We hear Professional Widow playing from a beach side cafe where bocadillos are 2.50, the same price we paid for the ice creams we ate by the sea the day before.

Climbing over red rocks the next day, across hills like desert mountains in flip flops and swimsuits, doubt returns, filling the gaps like water. We climb down tight crevices, jumps that seem steep to me. I say I’m in flip flops, this is extreme walking for someone in flip flops. Let me take your bag he says. I insist on carrying it myself, proud. Tiny stones of black volcanic residue and grey slate shift fast under our feet. We press about for steady ones. Lean into the cliff, for – like – balance. Down into a narrow gap he goes, looks up and says mind the shit. His face squirms as he smells baby shit. Someone has left numerous soiled nappies right here in this purple crack of cliff. Who would do that? What kind of people would ever think this was ok? I rant and rave about the State of Things until I feel better.

I stare at an obese half-naked woman from behind dark glasses. I have to look hard to find her crotch, hidden as it is under rolls the size of bread loaves. There is something impressive in it. The man beside her has a big round barrel belly covered in tattoos I cannot make out. They stretch over his skin like patterns distorting on an expanding balloon. Every day I see him by the pool reading The Farmers’ Guardian and drinking small plastic cups of cold free beer.

The workmen sweat through their overalls, shirts becoming fluid and see through. Young girls in empty bikinis read magazines and dangle their feet over chair arms. A tanned old man rakes away dead red flowers. I love the sound of the rake against the black gravel.

The other fat woman taps a rhythm onto her thigh with one hand and adjusts her cap with the other. She has a tattoo of a diamond on the top part of her left arm. She is restless, she picks up a book and puts it back down. She smokes a cigarette.

Later I tell him I am sick of trying to be well-adjusted. I plan on a full and true maladjustment very soon. He tells me to take it easy.

13 October 2011


Sentences break apart, into adjunct clauses I cannot follow. Rules of grammar so ingrained they apply themselves without context. The bus changes its destination, people shuffle and curse. Local councils fund dim decorative lights, attempts at cheering the municipality. The next step is knocking it down. I heard there was an empty high rise they'd reinforced the walls of and filled with water, now you can scuba dive there and look out of the windows at the dry city and the pigeon shit on the window sills. Windmill Row. Butterfly Walk. Hordes of eager cyclists. Words break into syllables, then letters, then just the alphabet out of order, wanting to line up again. There is too much noise to read. Post office, town hall, cinema. My home town is a story book. I remember about abandoning ideas of success. A page, a paragraph, a sentence, a word, a letter. To you, to say: last night I swore I had tinnitus in my left ear. A distant high pitched constancy. I opened my mouth and talked to myself until I fell asleep.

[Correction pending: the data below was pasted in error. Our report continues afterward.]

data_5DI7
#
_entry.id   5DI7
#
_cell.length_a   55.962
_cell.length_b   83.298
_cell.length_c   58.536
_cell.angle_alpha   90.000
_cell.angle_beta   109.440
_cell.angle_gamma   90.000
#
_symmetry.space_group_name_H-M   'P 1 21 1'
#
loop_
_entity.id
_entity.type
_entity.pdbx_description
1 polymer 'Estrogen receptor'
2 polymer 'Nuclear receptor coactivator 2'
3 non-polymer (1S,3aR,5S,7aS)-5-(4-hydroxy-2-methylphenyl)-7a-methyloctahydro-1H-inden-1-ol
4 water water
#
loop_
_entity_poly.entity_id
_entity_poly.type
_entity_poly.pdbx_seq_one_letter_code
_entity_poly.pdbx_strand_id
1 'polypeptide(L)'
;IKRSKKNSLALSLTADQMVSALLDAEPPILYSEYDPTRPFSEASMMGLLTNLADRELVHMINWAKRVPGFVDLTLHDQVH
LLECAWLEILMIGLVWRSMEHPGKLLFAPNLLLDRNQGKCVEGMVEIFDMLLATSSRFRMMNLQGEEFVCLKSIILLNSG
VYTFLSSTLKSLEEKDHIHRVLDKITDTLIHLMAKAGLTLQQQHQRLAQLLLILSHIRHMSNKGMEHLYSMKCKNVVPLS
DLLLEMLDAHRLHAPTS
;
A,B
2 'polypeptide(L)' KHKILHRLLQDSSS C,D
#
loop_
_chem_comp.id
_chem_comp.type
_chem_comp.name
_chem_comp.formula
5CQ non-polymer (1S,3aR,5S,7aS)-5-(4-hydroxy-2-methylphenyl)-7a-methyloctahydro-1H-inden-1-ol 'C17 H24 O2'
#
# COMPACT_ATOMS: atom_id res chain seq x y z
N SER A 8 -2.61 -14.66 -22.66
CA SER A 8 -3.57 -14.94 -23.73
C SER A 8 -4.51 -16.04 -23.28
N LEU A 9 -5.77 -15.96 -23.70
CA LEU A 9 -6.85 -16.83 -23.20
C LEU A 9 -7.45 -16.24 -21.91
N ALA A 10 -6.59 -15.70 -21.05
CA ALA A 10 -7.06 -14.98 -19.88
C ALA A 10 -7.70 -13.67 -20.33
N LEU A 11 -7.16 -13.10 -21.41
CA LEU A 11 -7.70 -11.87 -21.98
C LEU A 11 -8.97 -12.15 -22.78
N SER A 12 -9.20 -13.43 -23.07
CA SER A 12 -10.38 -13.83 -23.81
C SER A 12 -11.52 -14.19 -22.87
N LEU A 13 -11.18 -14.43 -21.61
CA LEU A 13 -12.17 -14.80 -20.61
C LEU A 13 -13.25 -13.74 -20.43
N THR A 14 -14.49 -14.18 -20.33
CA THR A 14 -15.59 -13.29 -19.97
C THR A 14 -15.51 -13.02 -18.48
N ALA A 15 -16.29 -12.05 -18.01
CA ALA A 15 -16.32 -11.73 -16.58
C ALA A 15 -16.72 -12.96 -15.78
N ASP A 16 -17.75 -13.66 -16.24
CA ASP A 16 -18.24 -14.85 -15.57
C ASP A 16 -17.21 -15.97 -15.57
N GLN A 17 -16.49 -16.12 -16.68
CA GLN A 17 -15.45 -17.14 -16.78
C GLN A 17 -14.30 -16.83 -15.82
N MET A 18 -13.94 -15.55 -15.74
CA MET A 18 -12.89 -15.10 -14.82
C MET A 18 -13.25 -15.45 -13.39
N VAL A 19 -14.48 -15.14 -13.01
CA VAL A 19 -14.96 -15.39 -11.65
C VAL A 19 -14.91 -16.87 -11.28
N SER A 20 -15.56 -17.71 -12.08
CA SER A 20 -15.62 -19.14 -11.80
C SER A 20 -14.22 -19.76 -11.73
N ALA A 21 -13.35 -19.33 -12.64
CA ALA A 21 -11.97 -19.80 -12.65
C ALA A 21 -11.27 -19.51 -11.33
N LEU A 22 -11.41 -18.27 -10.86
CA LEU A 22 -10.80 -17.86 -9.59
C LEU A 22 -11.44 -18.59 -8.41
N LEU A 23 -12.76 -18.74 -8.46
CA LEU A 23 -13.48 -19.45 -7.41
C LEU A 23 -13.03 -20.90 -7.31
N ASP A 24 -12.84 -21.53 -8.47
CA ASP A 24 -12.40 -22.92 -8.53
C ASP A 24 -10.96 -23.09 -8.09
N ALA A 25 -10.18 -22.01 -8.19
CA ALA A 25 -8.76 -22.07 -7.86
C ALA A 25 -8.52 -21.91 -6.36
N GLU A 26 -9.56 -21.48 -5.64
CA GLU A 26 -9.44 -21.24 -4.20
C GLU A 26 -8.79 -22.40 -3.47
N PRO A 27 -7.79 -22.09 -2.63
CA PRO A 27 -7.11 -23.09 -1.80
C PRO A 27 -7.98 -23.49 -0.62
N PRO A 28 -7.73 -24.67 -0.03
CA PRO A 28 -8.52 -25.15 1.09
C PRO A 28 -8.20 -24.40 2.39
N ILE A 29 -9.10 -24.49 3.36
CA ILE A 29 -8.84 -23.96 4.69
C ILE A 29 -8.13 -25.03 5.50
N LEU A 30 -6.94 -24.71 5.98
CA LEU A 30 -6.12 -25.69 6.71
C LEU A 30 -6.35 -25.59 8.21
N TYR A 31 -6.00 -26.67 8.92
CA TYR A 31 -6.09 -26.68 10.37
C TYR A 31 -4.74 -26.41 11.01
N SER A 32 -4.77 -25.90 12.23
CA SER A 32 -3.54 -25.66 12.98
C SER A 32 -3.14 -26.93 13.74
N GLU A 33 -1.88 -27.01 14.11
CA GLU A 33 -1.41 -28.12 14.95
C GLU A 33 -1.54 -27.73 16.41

11 October 2011

from Joan Didion's Play It As It Lays (1970)

By the end of the week she was thinking constantly about where her body stopped and the air began, about the exact point in space and time that was the difference between Maria and other. She had the sense that if she could get that in her mind and hold it for even one micro-second she would have what she had come to get. As if she had a fever, her skin burned and crackled with a pinpoint sensitivity. She could feel smoke against her skin. She could feel voice waves. She was beginning to feel color, light intensities, and she imagined she could be put blindfolded in front of the signs at the Thunderbird and the Flamingo and know which was which. "Maria," she felt someone whisper one night, but when she turned there was nobody.


Behind the clouds the perfect circle of sun is visible. This is the sort of mood I am in: optimistic. The surface of the pool is covered in hairs and dusty skin, brown leaves (remember, it is Autumn) and coral coloured geranium petals. I see H in them, all geraniums are for her, our little Joan of Arc. We eke out the last rays of heat, shivering in deck chairs. We keep our water in the (spreading) shade to pretend things must be kept cool.

9 October 2011

from Thomas Bernhard's Yes (1991)

...and at least make an attempt to fix my recollection of her, even though this can only be done in a fragmentary and incomplete way and, like anything written, cannot be done in a complete or perfect manner, now that so many attempts in that direction, made by me lately, have time and again failed. But anything to be written has to be, time and again, begun from the start, and time and again attempted anew, until one day it succeeds at least approximately, if never quite satisfactorily. No matter how unpromising it is and no matter how terrible and hopeless, if we have a subject which time and again, and yet time and again, grips us with the utmost persistence and no longer leaves us alone, it should time and again be attempted. In the knowledge that nothing at all is certain and that nothing at all is perfect, we should, even with the greatest uncertainty and with the greatest doubts, begin and continue whatever we have determined to do.